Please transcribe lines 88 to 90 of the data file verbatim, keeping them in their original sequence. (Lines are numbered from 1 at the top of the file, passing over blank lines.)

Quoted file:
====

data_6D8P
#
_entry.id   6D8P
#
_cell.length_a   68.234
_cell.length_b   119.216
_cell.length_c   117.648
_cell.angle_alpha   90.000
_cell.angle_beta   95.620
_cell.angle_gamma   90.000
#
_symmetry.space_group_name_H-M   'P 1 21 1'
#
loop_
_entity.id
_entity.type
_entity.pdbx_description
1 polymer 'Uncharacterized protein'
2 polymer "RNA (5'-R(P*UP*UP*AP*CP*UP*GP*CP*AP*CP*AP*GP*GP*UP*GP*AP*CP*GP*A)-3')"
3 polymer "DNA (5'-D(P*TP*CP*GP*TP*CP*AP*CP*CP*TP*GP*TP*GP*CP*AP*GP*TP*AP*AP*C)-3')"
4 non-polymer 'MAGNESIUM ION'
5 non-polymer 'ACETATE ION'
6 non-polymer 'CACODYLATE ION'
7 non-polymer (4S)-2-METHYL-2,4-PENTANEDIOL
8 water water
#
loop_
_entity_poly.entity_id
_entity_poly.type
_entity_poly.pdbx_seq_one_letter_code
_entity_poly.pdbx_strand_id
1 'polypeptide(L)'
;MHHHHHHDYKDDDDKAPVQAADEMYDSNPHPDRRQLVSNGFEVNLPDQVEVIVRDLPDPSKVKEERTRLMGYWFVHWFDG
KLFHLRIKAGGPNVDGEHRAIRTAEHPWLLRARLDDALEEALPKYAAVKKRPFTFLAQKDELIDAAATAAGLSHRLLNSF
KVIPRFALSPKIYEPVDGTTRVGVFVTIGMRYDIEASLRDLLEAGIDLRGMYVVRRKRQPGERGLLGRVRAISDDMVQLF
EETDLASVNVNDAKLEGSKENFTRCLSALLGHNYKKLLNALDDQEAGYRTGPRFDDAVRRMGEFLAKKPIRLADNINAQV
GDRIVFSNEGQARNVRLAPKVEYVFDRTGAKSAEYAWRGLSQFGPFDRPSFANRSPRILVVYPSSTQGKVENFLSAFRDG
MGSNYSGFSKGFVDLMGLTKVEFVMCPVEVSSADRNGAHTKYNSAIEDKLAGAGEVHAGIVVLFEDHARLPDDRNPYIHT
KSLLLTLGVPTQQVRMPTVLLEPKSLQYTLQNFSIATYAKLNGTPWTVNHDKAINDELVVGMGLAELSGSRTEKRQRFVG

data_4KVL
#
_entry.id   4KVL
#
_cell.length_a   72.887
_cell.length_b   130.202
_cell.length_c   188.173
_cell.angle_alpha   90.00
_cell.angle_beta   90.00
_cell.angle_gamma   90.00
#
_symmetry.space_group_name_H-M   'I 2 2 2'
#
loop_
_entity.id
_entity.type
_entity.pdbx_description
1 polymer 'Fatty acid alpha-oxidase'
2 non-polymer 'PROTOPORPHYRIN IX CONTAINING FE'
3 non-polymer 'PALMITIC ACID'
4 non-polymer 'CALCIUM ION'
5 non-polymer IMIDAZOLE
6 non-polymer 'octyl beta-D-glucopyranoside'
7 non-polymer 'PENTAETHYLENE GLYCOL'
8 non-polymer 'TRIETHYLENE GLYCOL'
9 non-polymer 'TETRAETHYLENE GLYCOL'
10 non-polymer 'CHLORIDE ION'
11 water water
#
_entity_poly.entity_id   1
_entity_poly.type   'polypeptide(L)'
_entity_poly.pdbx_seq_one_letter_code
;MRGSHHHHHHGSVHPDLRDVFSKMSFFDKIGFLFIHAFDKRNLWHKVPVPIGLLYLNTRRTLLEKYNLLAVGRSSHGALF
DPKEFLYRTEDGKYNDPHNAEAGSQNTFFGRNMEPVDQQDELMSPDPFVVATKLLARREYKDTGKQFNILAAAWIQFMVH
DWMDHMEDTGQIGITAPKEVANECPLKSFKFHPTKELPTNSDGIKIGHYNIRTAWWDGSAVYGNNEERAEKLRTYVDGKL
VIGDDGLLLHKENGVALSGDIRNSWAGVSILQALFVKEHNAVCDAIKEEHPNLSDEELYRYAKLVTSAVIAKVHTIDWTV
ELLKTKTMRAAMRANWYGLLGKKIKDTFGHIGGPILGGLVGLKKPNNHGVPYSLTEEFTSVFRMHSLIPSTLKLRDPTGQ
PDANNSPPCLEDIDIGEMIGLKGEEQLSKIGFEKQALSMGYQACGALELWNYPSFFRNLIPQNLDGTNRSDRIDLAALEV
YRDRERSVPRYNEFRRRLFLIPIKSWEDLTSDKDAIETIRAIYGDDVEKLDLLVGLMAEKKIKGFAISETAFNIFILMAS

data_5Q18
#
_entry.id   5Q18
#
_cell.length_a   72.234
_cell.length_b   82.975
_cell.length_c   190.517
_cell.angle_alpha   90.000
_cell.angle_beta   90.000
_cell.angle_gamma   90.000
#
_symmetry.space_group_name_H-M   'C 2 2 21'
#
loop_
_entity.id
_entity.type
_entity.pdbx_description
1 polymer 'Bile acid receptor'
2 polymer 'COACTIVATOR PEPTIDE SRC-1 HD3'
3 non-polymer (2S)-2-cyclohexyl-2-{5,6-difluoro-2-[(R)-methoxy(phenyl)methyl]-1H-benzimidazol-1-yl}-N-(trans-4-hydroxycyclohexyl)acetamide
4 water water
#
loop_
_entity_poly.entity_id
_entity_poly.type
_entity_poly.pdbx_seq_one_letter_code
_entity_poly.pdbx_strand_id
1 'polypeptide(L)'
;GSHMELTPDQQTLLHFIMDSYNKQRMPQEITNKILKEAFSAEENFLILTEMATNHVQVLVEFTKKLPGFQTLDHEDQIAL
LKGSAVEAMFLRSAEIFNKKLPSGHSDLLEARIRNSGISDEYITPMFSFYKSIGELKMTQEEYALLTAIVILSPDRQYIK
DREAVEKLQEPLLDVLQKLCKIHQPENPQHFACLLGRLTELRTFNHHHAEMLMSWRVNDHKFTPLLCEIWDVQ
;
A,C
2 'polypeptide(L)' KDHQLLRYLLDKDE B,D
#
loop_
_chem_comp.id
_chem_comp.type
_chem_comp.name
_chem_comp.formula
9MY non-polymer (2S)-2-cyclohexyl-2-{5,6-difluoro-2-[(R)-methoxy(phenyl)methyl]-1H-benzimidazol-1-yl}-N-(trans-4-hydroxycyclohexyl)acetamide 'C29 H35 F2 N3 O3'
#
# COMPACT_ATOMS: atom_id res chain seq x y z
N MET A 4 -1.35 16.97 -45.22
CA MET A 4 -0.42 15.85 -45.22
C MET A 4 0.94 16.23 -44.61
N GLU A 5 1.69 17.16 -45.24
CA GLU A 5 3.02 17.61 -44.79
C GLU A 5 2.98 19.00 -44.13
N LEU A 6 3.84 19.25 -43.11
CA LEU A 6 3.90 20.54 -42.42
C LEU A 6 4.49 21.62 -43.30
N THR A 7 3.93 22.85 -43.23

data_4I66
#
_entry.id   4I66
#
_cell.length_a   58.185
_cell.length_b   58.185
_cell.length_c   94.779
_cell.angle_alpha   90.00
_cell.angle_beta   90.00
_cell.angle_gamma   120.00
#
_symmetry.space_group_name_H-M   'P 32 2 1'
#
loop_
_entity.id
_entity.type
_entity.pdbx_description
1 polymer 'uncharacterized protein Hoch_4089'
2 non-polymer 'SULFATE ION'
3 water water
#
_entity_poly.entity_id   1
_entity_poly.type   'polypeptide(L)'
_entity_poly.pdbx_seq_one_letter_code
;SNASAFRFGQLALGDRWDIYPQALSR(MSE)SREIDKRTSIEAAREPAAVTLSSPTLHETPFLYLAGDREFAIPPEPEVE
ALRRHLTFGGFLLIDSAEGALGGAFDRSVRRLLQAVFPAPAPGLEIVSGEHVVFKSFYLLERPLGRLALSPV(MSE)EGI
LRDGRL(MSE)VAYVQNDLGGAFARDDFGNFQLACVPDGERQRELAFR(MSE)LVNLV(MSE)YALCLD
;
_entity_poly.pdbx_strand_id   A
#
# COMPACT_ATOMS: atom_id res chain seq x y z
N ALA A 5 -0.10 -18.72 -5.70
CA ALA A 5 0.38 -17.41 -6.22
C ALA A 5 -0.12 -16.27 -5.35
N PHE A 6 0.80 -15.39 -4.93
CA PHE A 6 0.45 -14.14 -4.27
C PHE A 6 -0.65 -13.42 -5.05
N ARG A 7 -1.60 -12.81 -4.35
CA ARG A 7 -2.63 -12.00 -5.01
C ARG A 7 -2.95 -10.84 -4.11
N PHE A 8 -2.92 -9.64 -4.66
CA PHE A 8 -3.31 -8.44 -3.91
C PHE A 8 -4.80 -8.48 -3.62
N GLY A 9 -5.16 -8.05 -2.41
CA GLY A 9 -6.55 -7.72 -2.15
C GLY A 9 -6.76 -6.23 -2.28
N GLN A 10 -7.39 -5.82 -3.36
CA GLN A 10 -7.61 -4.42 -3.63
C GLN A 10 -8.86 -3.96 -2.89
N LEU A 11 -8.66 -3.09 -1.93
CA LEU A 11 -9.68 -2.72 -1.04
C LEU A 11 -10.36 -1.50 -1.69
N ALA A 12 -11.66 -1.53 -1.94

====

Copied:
_cell.angle_gamma   90.000
#
_symmetry.space_group_name_H-M   'C 2 2 21'